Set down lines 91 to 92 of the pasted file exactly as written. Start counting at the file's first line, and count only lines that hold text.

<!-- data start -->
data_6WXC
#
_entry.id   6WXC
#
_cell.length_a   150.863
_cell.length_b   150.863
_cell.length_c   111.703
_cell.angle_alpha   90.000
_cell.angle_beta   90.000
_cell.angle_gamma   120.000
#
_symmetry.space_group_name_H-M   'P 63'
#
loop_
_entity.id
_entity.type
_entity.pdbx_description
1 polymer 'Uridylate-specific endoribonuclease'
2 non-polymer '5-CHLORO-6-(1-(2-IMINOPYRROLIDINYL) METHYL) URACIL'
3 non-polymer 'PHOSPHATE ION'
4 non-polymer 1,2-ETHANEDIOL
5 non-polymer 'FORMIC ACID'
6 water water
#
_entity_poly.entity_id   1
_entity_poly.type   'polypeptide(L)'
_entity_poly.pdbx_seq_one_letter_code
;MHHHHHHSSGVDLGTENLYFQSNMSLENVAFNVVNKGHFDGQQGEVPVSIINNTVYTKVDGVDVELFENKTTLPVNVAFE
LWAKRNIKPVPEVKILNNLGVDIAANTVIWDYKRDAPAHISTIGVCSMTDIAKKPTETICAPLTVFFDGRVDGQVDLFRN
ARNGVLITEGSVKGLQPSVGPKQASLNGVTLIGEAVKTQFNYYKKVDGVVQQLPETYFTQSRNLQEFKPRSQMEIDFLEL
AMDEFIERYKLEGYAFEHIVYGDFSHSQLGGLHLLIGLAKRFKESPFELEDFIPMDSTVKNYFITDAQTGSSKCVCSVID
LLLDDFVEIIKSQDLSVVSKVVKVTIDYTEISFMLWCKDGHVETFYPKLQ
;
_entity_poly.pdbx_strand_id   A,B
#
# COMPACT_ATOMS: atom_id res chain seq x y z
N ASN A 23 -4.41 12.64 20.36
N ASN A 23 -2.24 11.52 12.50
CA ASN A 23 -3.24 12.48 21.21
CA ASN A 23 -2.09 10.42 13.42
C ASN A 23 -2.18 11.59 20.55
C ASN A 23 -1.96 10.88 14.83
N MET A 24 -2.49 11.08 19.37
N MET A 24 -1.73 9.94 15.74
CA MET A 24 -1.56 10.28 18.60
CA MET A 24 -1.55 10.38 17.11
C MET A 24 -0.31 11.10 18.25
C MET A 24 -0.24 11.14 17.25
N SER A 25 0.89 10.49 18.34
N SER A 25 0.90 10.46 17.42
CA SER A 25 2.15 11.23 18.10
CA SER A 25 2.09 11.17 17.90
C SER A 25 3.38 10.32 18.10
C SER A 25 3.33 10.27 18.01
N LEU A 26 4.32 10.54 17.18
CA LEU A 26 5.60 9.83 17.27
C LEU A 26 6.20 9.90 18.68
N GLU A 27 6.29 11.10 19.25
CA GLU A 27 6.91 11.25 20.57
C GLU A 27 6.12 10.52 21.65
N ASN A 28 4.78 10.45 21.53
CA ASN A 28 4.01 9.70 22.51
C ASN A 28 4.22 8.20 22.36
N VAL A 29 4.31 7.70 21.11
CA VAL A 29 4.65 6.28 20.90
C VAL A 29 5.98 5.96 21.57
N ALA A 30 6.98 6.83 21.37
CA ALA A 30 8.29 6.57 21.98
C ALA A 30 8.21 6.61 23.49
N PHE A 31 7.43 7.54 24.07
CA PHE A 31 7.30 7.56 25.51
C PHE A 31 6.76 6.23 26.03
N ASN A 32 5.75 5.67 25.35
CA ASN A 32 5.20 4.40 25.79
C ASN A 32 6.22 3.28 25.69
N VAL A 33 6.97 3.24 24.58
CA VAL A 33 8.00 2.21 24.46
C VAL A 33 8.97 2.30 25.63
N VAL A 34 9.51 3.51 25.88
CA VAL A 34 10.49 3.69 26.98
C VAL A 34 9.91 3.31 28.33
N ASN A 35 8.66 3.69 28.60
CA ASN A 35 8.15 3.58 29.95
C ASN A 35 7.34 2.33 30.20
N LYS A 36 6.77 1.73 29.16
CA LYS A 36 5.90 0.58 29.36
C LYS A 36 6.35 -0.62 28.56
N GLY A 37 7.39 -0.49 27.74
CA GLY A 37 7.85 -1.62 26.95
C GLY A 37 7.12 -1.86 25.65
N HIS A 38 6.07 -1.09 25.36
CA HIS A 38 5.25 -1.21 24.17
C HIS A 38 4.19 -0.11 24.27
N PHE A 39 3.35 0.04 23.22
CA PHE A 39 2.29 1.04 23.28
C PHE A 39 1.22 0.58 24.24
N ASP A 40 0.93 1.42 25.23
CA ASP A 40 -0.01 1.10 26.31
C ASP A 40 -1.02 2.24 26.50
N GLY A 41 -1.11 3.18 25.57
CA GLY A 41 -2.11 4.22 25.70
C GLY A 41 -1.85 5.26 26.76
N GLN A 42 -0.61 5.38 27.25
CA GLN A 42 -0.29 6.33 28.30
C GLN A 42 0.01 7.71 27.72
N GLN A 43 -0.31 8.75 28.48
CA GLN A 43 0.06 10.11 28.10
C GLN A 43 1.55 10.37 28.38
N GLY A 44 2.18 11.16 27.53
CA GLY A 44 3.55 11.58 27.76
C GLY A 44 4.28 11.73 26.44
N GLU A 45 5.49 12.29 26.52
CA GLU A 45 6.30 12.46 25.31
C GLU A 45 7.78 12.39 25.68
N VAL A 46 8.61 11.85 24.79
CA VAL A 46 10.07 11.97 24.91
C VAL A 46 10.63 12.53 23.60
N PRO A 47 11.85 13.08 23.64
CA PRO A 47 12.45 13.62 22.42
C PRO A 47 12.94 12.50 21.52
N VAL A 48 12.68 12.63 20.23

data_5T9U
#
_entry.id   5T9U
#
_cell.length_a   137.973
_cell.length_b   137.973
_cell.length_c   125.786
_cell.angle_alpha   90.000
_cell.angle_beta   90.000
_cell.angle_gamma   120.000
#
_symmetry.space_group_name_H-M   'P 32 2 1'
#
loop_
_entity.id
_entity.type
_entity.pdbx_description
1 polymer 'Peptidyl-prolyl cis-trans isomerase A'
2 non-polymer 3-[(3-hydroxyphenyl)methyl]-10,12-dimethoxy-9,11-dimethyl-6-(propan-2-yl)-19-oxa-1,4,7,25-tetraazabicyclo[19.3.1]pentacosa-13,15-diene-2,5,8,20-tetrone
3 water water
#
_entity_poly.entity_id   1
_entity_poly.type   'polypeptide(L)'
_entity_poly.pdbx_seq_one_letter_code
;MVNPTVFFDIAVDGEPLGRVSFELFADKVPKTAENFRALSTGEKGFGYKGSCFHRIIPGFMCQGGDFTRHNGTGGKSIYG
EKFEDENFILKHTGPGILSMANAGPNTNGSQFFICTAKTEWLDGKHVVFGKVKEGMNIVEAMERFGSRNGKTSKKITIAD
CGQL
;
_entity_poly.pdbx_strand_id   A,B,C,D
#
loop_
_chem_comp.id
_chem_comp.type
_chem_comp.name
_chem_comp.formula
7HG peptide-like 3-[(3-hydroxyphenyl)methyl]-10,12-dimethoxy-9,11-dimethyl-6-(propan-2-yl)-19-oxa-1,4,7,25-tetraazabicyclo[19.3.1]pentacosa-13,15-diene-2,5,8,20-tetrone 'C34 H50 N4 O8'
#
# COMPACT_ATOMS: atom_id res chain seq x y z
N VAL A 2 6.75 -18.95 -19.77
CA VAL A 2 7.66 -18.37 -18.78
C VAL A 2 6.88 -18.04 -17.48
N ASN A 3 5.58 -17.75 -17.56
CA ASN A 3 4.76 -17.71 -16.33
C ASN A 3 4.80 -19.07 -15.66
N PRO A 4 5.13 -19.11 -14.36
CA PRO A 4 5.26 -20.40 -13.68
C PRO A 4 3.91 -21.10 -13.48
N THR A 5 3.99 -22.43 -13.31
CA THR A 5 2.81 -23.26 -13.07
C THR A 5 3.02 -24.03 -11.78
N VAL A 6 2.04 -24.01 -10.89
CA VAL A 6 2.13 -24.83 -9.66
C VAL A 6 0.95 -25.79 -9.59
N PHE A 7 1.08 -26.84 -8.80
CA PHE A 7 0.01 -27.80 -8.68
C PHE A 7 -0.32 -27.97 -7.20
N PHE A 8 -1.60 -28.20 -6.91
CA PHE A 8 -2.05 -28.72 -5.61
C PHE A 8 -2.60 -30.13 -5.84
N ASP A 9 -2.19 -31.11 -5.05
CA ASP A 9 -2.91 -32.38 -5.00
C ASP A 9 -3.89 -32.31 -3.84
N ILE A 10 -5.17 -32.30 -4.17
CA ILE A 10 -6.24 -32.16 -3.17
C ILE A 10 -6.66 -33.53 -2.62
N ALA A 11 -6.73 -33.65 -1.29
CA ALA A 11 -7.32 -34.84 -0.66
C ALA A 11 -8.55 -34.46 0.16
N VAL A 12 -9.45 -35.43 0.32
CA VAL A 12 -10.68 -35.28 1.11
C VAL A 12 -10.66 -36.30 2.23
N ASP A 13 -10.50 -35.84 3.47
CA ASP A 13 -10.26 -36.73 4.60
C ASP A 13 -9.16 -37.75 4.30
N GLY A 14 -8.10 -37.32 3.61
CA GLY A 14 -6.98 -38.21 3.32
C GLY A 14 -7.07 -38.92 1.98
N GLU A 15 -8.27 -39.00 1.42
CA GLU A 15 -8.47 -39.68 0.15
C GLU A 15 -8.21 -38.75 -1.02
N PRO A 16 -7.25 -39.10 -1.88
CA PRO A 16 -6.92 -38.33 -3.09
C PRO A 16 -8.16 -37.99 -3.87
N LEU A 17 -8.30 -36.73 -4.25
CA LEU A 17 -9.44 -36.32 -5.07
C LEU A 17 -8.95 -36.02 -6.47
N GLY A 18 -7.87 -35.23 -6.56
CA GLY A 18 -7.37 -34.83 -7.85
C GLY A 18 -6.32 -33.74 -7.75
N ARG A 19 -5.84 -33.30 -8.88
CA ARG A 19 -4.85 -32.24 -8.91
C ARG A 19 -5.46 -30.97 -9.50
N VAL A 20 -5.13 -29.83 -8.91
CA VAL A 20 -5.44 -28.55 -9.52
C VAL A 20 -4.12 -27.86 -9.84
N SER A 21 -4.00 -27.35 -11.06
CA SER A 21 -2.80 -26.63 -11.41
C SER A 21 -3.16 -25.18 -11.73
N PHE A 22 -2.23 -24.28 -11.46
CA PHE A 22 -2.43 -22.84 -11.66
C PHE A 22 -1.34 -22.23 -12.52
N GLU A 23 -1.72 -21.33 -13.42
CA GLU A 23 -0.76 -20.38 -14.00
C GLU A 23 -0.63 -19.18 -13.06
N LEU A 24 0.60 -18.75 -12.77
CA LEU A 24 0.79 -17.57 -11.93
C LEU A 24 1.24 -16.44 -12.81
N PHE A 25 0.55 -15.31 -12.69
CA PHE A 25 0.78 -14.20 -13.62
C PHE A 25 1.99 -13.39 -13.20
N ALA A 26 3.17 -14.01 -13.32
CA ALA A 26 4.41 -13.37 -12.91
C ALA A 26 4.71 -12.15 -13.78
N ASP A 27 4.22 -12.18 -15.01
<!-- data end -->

N HIS A 38 6.07 -1.09 25.36
CA HIS A 38 5.25 -1.21 24.17